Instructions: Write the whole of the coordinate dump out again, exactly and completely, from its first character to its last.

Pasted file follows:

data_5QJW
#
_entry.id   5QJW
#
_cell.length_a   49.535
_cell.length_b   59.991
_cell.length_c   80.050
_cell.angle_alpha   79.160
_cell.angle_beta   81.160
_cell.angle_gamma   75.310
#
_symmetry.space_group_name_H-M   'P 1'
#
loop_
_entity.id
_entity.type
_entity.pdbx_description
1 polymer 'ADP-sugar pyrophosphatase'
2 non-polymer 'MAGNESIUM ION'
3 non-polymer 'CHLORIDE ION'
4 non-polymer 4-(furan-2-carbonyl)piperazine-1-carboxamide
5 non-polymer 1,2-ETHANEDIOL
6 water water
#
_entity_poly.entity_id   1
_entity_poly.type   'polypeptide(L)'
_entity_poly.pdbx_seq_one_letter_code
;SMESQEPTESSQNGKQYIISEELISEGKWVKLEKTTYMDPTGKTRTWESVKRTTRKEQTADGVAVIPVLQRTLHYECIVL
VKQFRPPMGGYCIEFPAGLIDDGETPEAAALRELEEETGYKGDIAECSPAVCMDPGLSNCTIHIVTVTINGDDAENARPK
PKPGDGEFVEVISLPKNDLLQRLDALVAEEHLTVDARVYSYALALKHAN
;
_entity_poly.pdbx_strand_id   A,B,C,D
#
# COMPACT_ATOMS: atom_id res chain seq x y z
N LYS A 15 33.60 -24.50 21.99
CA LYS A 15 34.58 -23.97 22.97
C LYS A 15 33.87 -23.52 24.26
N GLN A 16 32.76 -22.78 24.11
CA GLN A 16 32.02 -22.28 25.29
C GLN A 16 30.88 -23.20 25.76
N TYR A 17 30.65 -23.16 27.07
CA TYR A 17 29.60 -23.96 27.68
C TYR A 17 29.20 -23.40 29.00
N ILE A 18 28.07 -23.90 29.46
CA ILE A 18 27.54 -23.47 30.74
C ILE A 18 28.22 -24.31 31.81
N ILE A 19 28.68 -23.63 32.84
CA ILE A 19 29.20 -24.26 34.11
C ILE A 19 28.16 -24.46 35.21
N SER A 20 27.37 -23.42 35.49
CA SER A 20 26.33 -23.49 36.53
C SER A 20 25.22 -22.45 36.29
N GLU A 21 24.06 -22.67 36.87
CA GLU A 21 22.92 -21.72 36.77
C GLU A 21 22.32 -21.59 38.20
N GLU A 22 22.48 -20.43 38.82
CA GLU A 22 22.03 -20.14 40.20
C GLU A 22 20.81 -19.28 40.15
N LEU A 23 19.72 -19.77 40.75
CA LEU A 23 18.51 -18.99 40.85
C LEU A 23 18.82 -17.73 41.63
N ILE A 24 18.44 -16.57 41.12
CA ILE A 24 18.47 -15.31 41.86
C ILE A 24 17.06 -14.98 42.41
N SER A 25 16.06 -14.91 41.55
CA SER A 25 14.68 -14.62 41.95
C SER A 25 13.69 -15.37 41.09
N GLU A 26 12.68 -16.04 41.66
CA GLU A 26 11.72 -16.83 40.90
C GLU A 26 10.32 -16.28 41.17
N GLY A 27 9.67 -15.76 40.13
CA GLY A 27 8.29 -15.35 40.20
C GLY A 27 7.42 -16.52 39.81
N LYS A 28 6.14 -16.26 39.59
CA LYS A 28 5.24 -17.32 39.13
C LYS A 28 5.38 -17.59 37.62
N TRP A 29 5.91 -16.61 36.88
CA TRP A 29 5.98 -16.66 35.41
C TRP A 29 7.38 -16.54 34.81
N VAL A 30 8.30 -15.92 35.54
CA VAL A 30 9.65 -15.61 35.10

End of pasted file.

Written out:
data_5QJW
#
_entry.id   5QJW
#
_cell.length_a   49.535
_cell.length_b   59.991
_cell.length_c   80.050
_cell.angle_alpha   79.160
_cell.angle_beta   81.160
_cell.angle_gamma   75.310
#
_symmetry.space_group_name_H-M   'P 1'
#
loop_
_entity.id
_entity.type
_entity.pdbx_description
1 polymer 'ADP-sugar pyrophosphatase'
2 non-polymer 'MAGNESIUM ION'
3 non-polymer 'CHLORIDE ION'
4 non-polymer 4-(furan-2-carbonyl)piperazine-1-carboxamide
5 non-polymer 1,2-ETHANEDIOL
6 water water
#
_entity_poly.entity_id   1
_entity_poly.type   'polypeptide(L)'
_entity_poly.pdbx_seq_one_letter_code
;SMESQEPTESSQNGKQYIISEELISEGKWVKLEKTTYMDPTGKTRTWESVKRTTRKEQTADGVAVIPVLQRTLHYECIVL
VKQFRPPMGGYCIEFPAGLIDDGETPEAAALRELEEETGYKGDIAECSPAVCMDPGLSNCTIHIVTVTINGDDAENARPK
PKPGDGEFVEVISLPKNDLLQRLDALVAEEHLTVDARVYSYALALKHAN
;
_entity_poly.pdbx_strand_id   A,B,C,D
#
# COMPACT_ATOMS: atom_id res chain seq x y z
N LYS A 15 33.60 -24.50 21.99
CA LYS A 15 34.58 -23.97 22.97
C LYS A 15 33.87 -23.52 24.26
N GLN A 16 32.76 -22.78 24.11
CA GLN A 16 32.02 -22.28 25.29
C GLN A 16 30.88 -23.20 25.76
N TYR A 17 30.65 -23.16 27.07
CA TYR A 17 29.60 -23.96 27.68
C TYR A 17 29.20 -23.40 29.00
N ILE A 18 28.07 -23.90 29.46
CA ILE A 18 27.54 -23.47 30.74
C ILE A 18 28.22 -24.31 31.81
N ILE A 19 28.68 -23.63 32.84
CA ILE A 19 29.20 -24.26 34.11
C ILE A 19 28.16 -24.46 35.21
N SER A 20 27.37 -23.42 35.49
CA SER A 20 26.33 -23.49 36.53
C SER A 20 25.22 -22.45 36.29
N GLU A 21 24.06 -22.67 36.87
CA GLU A 21 22.92 -21.72 36.77
C GLU A 21 22.32 -21.59 38.20
N GLU A 22 22.48 -20.43 38.82
CA GLU A 22 22.03 -20.14 40.20
C GLU A 22 20.81 -19.28 40.15
N LEU A 23 19.72 -19.77 40.75
CA LEU A 23 18.51 -18.99 40.85
C LEU A 23 18.82 -17.73 41.63
N ILE A 24 18.44 -16.57 41.12
CA ILE A 24 18.47 -15.31 41.86
C ILE A 24 17.06 -14.98 42.41
N SER A 25 16.06 -14.91 41.55
CA SER A 25 14.68 -14.62 41.95
C SER A 25 13.69 -15.37 41.09
N GLU A 26 12.68 -16.04 41.66
CA GLU A 26 11.72 -16.83 40.90
C GLU A 26 10.32 -16.28 41.17
N GLY A 27 9.67 -15.76 40.13
CA GLY A 27 8.29 -15.35 40.20
C GLY A 27 7.42 -16.52 39.81
N LYS A 28 6.14 -16.26 39.59
CA LYS A 28 5.24 -17.32 39.13
C LYS A 28 5.38 -17.59 37.62
N TRP A 29 5.91 -16.61 36.88
CA TRP A 29 5.98 -16.66 35.41
C TRP A 29 7.38 -16.54 34.81
N VAL A 30 8.30 -15.92 35.54
CA VAL A 30 9.65 -15.61 35.10